In this third part, I comment a bit on keeping the entire scope of scripture in mind when studying an isolated passage. Most of what I say in this section is only relevant to my own local evangelical non-denom church – the specific audience.. I’m posting it here anyway though for the sake of completeness. This isn’t the model I personally think is completely ideal (though it’s actually pretty good), but rather what we currently do where I serve and why.
Here, we do mostly expository preaching. The elders get together a few months ahead of time and decide what book of the Bible we are going to preach through, and how small of chunks (usually a chapter at a time) to break it into. Again, this forces us to deal with a wide scope of scripture. We try to have at least one gospel every year (a year ago it was John, this year, the Sermon on the Mount from Matthew). We also try to do a New Testament letter (we just finished 1 Corinthians), and we try to do an Old Testament book too. Last year it was Joshua. This coming year it’s probably going to be Samuel. This summer we’ll be going through a bunch of the psalms, one psalm per week.
Some books, like Romans or Hebrews are full of a lot more hard theology and can take more careful preparation to do well. Other books like Isaiah are so vast and full of poetry, they too can also require a lot of study. Books like Genesis can be fun to preach on because there are so many good stories to start with. Above all, we want to focus on Jesus. That is why even though we try to have wide coverage, we’ll typically spend more time in the gospels (Matthew, Mark, Luke and John) than anywhere else. The plan is to force ourselves to not leave anything out though. That’s why we preach through whole books and eventually every book. We believe that God had his hand in carefully preserving all these works up to today and that none of them can be ignored.
Another thing that is very important when studying a passage verse by verse in detail is to always keep the big picture in mind. Some parts of the bible, like Deuteronomy or the epistle of James seem to have a lot of really hard rules to follow in them. If we don’t keep Jesus’s 100% complete atoning work for us in sight, we can get bogged down in moralism and despair at how big of losers we are. This is why you will still see regular cross-references to other parts of the bible, even when we are focusing on just one part that week. We read this little bit, but we are thinking about the entire thing. We read one little passage, but if we’re “doing it right” we are thinking of Jesus, and connecting everything back to Jesus. The preacher is there to help you do that.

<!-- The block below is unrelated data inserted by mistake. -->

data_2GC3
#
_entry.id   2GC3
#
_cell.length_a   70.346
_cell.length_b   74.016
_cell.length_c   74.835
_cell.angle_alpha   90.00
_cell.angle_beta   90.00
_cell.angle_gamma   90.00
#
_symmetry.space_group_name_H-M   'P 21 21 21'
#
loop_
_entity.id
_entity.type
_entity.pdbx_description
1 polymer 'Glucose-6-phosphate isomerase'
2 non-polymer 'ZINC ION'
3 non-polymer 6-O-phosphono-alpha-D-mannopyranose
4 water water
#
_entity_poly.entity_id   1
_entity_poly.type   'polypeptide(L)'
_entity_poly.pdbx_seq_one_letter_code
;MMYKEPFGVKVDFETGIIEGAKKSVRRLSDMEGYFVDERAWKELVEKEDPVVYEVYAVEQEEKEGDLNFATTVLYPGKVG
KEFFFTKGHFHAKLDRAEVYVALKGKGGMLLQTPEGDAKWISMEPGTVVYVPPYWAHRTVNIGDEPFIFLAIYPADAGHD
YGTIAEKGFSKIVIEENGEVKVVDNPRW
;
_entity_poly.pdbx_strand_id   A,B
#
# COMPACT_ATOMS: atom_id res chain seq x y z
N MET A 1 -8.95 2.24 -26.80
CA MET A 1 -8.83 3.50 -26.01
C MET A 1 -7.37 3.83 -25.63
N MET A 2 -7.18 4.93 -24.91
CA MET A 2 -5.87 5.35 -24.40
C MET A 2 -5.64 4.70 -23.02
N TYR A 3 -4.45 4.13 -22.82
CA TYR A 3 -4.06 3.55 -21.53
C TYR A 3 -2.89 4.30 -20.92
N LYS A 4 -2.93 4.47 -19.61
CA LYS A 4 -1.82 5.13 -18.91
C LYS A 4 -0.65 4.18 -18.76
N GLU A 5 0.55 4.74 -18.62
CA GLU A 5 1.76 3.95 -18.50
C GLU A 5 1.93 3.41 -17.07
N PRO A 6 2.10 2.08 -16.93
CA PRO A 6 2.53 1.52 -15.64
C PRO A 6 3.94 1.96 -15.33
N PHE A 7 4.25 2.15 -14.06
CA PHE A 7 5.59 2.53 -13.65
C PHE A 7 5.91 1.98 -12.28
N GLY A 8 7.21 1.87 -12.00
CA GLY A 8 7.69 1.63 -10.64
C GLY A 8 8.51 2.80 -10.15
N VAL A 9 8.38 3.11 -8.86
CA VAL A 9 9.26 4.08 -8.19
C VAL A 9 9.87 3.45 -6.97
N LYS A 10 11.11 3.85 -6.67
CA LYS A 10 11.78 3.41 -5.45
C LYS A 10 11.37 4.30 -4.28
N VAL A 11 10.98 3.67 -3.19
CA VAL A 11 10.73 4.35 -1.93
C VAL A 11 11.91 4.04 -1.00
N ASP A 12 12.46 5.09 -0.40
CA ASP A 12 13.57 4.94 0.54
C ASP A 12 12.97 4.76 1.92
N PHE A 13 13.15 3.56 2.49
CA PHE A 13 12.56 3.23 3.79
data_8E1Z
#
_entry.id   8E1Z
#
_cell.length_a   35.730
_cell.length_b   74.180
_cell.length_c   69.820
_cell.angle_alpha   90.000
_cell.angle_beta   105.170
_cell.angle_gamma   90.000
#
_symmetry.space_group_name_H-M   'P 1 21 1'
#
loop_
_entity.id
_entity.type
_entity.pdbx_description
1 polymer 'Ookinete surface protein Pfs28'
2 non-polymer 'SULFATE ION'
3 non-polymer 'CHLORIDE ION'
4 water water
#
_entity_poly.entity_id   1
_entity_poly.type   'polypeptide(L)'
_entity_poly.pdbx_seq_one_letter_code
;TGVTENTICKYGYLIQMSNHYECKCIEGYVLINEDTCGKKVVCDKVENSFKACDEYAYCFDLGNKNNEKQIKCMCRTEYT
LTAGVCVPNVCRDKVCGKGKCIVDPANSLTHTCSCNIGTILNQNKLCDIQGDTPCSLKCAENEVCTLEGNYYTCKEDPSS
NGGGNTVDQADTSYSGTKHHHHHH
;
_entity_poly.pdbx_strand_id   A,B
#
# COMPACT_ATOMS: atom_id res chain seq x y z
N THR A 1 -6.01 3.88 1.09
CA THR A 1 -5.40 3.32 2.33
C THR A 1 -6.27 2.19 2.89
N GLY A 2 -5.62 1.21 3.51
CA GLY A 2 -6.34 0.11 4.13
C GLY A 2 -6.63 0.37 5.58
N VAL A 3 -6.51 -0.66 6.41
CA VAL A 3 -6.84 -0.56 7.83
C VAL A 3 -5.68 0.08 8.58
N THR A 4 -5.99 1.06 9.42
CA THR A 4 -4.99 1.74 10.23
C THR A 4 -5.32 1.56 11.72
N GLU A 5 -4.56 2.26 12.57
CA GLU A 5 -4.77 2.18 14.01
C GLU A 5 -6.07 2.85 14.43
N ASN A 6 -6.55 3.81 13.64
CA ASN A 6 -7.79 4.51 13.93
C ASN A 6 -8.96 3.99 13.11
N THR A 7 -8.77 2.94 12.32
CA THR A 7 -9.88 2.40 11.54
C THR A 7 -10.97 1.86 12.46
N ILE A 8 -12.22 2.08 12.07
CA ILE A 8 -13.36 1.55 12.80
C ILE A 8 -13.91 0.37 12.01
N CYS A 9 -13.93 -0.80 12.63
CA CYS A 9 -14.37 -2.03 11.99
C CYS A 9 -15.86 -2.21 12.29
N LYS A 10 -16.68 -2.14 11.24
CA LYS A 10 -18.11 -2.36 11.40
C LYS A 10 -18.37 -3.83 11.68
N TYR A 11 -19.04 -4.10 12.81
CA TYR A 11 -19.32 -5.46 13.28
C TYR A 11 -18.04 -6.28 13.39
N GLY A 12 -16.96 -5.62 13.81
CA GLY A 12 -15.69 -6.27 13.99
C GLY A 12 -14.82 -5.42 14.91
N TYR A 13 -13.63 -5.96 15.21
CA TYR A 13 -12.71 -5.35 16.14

People who don’t know the whole bible well often complain that it is full of contradictions. In reality, it is very cohesive and unified, but some parts of it can seem confusing and counterintuitive if you take them in isolation. This isn’t something just for scholars to deal with. Even average everyday Christians like most of us in this room should have at least some grip on the wider scope of scripture. It helps make everything clearer and more meaningful, whichever section you are reading or hearing.
Finally, it’s important to realize that as Christians with a high view of scripture, we don’t believe preaching is just an information dump. The Word of God is unique and the Holy Spirit works with it in our hearts at a subconscious level. It’s special. One of my favorite preachers, N.T. Wright, puts it this way:
“When you read scripture in public, it’s not just informing the congregation what’s going on, it’s declaring the mighty acts of God, which is an act of praise and adoration.” – N.T. Wright
Starting next week, we are going to be preaching through a much lesser-known book – the one written by the minor Old Testament prophet Micah. At first glance, it may not seem very relevant to us at all. Where Paul’s first letter to the Corinthians was full of practical advice about all kinds of things like marriage, leadership, sex, food, love, spiritual gifts, and more, Micah is a poetic warning to the kingdom of Judah that they’re about to be conquered by the Babylonian Empire and that God is going to leave them there for a long time. But as we’ll see there are things we can learn in there about the character of God, his mercy even when things seem to be really terrible. We’ll also find some direct prophecies about Jesus Christ that come to pass 500 years later. Why do the wise men go to Bethlehem after the birth of Jesus? Why does the evil king Herod get paranoid and execute all the children there? Because of a one-sentence verse in Micah. Really. Luke will preach on it next, and then Loren.
In closing, I would just like to say, if you’re new to hearing the Word of God preached through the slow, expository way, hang in there! It really does pay off in the long run.
Father, thank you for your living Word, Jesus Christ who came to take away all our sin as far as the east is from the west. And thank you for preserving the psalms for us so that we can use the beautiful analogy of “as far as the east is from the west” when we try and describe your love for us. Give us grace father, that we may grow in maturity and kindness as we continue to meet together to worship and study your holy word. In Jesus name, amen.